You are walking down the street after 10 pm. You see a man stop in front of an alleyway and draw a firearm. He shoots at three unarmed people standing in the alley. You hear them scream and the murderer keeps shooting.
You have your Illinois Firearms Owners Identification card. You own a gun. You also have your Illinois concealed carry license, and you’re armed tonight. You draw your firearm and shoot the attacker. You hit the attacker in the elbow and the hip. He drops his gun and falls to the ground.
You call 911 and ask for help. Emergency Medical Services said one of the victims died at the scene from a head wound. The other two victims and the murderer were taken to the hospital. You give a statement to the police.
Another witness corroborates your story. You’re neither charged, nor named in the newspapers.
This armed defender did a number of things that saved lives that night. To begin with, he was armed. He recognized an immediate, lethal, and unavoidable threat to innocent parties. He was able to put effective shots on the attacker in a low-light situation. The defender didn’t get shot, and he stopped shooting when the attacker was no longer a threat. Our good guy stayed at the scene and called 911 to ask for help. The defender gave a brief statement when the police arrived. I am grateful that this armed citizen stopped mass murder.
Unfortunately, we don’t get all the information we want from a newspaper account. The story didn’t tell us that it now takes seven months to get your Illinois Firearms Owner Identification Card from the Illinois State Police. They left out the fact that it takes an average of five-and-a-half months to get your Concealed Carry License approved. Half of the applicants have to wait longer.
This defender worked his way through the bureaucratic requirements in Illinois. He was able to save lives today because he started the application process years ago. He also learned how to live with a gun and to carry concealed in public.
In addition to the paperwork, this defender did his mental homework. Our body can’t do what our mind hasn’t imagined. We react rather than think during a stressful situation. The defender imagined what an attack on the street might look like. As obvious as that sounds, it is neither easy nor obvious. Three guys doing a drug deal in an alley could have attacked someone passing by. That looks similar, but not the same, as what the defender saw that night. Our defender was able to react quickly because he recognized a self-defense situation that he had already visualized.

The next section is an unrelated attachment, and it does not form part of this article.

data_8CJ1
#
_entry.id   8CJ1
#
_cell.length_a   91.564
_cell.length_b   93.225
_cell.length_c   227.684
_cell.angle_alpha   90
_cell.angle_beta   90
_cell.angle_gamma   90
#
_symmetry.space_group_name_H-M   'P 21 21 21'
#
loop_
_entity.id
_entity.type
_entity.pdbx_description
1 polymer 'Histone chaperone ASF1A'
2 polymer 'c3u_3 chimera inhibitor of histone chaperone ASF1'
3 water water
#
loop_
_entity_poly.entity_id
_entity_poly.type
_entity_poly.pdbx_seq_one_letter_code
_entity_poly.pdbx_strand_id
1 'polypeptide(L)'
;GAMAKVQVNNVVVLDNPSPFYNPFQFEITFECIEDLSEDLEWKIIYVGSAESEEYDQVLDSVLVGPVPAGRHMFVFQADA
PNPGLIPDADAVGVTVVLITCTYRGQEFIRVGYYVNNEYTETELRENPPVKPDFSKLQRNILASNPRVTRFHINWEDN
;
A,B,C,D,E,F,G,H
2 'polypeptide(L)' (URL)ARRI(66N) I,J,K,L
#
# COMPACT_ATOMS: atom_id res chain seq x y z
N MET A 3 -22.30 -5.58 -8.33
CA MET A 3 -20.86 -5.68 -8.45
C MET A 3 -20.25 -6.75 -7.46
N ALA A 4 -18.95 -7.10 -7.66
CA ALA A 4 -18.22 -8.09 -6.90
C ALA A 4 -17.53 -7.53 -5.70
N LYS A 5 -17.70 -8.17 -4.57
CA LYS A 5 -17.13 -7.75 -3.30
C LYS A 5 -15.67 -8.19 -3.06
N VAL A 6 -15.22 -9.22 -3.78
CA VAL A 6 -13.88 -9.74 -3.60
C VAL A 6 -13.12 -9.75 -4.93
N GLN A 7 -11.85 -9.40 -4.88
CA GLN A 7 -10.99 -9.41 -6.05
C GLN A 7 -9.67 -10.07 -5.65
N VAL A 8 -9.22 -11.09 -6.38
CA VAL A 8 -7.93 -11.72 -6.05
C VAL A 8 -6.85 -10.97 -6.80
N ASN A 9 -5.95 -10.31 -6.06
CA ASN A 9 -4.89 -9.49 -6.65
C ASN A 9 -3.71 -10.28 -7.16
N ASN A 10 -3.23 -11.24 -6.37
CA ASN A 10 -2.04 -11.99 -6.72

Our usual reaction to murder is one of shock. A practiced reaction is to stop the threat. That practice saved lives that night.
The defender had practiced presenting his firearm. That practice left him confident that he could draw and shoot his firearm in public without fumbling with his clothes or his holster. Yes, I’ve seen new students drop their gun. That is a bad way to start to a gunfight. Dry practice has other benefits. This presentation practice lets us find the gun sights quickly rather than having to spend critical moments hunting for the sights in dim light.
The attack happened at night. That means the scene was probably illuminated by streetlights and lights from nearby shops. I’ve taken several self-defense classes where we shot at night and in the dark. It is also easy to give yourself dry practice in the dim. I recommend low-light practice since about half of assaults happen at night. Practice helps a lot because we want to recognize what our sights look like at night rather than searching for them while an armed murderer is a few yards away.
We are held responsible for every shot we fire. The closest experience I’ve had to this gunfight was a force-on-force exercise during self-defense training. I was struggling to keep up because things were happening so fast. This defender recognized when the attacker was no longer a threat and stopped shooting. That is good work under the most stressful of situations.
What this defender did was important. There were over a hundred people shot in Chicago over the 4th of July weekend. The police, prosecutors and judges won’t stop the violence. It is up to individual citizens at the scene to save lives.
We also have to save our future and our fortune. Have your gun back in your holster by the time the police arrive. Follow the officer’s instructions and give them the simplest facts. Point out any evidence and witnesses. Be polite and do not argue with the officers. Contact your lawyer and have him submit your statement.
You just shot someone. That has an emotional impact. That is true even if the bad guy clearly needed to be shot, and if they survive. The more you have thought about it ahead of time the better you will be at processing the emotions after the incident. Some self-defense insurance firms can recommend experienced counselors for you to talk to. If I ever have to use my firearm, I plan to talk to a counselor.. after I talk to my lawyer.
Rob Morse highlights the latest self-defense and other shootings of the week. See what went wrong, what went right, and what we can learn from real-life self-defense with a gun. Even the most justified self-defense shooting can go wrong, especially after the shot. Get the education, the training, and the liability coverage you and your family deserve, join USCCA.